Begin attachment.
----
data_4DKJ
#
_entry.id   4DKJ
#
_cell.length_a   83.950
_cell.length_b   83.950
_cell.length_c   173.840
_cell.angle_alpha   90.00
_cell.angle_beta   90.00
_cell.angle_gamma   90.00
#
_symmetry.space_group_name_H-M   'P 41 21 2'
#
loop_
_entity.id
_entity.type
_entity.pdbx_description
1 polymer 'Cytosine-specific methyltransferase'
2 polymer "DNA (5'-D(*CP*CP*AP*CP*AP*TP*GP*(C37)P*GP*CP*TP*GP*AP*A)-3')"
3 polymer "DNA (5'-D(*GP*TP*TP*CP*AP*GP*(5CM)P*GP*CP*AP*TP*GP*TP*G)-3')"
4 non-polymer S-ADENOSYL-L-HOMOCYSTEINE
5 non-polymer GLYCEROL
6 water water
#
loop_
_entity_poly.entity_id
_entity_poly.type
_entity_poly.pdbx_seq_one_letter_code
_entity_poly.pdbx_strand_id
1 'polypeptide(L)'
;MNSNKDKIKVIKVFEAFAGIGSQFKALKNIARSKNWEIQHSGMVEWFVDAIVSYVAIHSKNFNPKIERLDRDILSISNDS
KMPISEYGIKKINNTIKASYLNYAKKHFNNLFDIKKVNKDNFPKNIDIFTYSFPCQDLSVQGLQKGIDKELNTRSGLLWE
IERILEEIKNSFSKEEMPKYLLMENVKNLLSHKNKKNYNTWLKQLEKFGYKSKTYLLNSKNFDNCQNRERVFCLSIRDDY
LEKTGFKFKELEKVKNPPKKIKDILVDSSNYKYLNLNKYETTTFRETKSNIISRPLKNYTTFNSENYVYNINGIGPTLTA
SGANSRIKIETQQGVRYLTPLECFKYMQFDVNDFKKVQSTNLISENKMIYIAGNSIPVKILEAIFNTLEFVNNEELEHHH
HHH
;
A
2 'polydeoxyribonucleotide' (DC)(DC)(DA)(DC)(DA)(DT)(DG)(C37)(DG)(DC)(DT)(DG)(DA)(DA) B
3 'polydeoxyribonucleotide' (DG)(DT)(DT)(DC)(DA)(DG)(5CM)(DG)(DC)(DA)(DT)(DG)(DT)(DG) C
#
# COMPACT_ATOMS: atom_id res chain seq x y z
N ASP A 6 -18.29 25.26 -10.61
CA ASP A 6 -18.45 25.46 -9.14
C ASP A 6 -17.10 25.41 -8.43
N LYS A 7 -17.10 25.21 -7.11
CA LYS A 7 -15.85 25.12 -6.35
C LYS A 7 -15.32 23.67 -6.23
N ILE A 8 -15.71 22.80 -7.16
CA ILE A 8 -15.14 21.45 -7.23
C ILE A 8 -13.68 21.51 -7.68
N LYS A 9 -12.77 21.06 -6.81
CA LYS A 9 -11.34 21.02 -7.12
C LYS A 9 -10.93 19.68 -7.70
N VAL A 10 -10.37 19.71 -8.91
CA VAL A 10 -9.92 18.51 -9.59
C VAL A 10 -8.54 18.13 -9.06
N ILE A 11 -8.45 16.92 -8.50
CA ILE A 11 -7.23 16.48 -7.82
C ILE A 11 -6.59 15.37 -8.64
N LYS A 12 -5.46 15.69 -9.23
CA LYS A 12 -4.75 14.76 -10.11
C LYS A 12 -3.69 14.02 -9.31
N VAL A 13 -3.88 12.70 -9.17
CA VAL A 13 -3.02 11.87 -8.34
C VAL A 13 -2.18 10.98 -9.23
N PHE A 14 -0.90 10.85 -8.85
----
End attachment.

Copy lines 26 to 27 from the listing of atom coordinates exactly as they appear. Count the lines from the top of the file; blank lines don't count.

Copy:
_entity_poly.entity_id
_entity_poly.type